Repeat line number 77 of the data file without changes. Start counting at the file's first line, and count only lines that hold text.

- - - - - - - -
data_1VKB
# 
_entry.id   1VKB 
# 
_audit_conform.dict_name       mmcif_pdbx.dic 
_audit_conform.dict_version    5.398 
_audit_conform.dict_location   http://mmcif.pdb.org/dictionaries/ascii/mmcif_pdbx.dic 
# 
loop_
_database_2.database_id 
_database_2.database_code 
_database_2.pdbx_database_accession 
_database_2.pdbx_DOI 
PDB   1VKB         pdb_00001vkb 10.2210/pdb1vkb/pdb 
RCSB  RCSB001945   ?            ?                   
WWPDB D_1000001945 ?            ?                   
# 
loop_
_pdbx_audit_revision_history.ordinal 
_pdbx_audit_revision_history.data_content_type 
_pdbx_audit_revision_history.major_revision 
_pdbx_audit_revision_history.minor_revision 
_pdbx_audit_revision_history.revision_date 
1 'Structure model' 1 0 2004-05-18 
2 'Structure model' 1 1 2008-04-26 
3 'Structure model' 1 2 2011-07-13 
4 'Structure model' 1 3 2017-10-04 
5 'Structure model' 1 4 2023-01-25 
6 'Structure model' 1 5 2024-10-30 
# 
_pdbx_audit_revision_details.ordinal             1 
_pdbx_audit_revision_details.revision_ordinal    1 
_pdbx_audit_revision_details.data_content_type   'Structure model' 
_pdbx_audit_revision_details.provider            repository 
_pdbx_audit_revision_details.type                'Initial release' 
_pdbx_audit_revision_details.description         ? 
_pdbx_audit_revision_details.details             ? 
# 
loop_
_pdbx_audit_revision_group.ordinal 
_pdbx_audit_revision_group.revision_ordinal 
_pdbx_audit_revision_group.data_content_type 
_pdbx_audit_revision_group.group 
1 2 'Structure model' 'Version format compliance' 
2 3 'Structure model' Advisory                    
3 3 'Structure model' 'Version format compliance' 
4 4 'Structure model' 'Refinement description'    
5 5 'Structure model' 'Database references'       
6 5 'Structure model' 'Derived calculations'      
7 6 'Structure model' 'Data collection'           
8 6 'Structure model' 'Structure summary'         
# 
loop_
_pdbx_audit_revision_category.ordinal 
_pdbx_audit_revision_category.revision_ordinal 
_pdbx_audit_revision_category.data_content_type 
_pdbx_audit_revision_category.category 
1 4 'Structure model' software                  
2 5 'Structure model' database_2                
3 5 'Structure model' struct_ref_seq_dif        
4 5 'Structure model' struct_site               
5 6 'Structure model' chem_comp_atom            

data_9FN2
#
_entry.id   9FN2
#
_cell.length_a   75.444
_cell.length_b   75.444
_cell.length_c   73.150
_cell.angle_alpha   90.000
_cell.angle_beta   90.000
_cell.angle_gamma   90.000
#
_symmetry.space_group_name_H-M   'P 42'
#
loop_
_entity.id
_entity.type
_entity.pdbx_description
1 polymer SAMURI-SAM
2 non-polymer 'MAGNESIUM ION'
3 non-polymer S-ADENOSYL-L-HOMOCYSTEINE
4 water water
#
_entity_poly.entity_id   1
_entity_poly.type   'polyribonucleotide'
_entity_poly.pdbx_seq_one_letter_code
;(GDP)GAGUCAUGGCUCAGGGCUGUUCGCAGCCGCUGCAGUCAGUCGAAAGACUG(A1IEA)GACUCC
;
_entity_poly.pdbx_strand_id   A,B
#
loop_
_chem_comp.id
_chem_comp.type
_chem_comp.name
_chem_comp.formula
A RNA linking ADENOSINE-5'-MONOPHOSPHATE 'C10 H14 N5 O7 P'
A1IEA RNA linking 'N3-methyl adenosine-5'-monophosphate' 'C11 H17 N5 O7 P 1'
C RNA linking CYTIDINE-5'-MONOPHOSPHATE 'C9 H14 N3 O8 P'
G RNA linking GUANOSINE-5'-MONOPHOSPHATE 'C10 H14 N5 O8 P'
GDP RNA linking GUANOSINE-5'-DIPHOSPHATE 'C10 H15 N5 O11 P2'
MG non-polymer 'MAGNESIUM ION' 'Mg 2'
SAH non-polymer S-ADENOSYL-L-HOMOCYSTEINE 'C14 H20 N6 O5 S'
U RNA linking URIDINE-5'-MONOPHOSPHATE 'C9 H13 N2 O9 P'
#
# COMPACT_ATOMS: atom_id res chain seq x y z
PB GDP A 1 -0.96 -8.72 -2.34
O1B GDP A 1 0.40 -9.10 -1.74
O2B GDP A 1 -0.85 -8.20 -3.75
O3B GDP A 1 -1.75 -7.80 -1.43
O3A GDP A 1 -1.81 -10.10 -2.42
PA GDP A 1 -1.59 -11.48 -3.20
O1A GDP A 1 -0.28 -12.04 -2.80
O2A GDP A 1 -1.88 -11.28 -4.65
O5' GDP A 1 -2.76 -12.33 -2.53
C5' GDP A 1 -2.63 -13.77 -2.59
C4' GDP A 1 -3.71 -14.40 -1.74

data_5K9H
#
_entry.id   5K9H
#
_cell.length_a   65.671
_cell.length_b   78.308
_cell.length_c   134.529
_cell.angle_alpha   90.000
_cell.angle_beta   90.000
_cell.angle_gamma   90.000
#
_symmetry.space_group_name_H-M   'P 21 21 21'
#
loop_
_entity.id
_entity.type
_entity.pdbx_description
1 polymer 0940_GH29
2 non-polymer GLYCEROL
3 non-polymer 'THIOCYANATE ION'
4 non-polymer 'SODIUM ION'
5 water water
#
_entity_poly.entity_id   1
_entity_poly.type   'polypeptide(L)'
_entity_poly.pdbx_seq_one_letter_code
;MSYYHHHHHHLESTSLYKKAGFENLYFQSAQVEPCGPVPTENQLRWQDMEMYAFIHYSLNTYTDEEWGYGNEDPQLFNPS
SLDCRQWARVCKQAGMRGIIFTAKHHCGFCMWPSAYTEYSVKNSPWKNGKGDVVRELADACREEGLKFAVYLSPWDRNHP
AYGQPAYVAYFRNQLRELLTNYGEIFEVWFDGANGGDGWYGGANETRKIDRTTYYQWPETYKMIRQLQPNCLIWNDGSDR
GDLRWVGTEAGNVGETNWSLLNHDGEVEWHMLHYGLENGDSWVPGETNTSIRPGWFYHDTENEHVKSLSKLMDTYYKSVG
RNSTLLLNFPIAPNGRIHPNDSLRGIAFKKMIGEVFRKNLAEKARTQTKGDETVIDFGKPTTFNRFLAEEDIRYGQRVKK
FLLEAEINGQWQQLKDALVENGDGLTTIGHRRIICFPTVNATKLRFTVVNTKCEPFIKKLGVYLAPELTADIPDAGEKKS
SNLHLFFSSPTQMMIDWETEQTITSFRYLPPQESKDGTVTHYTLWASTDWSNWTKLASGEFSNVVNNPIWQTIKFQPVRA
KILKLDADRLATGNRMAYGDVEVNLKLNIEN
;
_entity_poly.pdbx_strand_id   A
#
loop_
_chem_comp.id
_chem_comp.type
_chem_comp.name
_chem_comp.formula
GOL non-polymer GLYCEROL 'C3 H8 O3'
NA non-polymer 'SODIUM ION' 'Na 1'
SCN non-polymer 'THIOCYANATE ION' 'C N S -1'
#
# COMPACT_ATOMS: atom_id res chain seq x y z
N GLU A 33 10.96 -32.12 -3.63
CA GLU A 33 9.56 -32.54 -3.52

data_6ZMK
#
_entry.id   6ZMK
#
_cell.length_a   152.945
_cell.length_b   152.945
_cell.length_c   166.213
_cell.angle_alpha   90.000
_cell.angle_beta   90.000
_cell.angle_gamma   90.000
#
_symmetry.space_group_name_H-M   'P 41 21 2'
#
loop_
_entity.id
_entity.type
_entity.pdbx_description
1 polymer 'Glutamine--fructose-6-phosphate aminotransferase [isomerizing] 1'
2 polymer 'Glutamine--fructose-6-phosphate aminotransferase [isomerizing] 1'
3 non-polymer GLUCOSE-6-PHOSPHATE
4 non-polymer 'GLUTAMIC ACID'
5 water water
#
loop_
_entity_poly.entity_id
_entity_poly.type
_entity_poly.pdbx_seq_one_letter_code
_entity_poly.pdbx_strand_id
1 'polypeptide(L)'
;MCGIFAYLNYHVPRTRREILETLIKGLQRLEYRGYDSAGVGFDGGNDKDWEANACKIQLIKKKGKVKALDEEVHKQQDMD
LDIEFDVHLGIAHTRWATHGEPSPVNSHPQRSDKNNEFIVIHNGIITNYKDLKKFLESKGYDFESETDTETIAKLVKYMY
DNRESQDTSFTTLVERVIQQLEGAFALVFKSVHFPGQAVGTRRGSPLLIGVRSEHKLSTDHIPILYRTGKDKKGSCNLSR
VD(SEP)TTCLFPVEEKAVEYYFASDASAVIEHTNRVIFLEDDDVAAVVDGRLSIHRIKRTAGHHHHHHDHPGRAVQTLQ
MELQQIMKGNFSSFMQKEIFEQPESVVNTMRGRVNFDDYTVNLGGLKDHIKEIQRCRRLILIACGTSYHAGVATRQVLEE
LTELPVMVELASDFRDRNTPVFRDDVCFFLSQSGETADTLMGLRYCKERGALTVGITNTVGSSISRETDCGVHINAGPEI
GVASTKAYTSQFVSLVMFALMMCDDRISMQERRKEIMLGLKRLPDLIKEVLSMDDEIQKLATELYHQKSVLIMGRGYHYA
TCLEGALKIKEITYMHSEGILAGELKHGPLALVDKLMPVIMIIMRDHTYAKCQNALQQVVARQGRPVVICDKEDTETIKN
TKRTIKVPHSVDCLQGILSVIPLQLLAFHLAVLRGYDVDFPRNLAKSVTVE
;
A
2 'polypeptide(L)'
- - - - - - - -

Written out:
_entity.id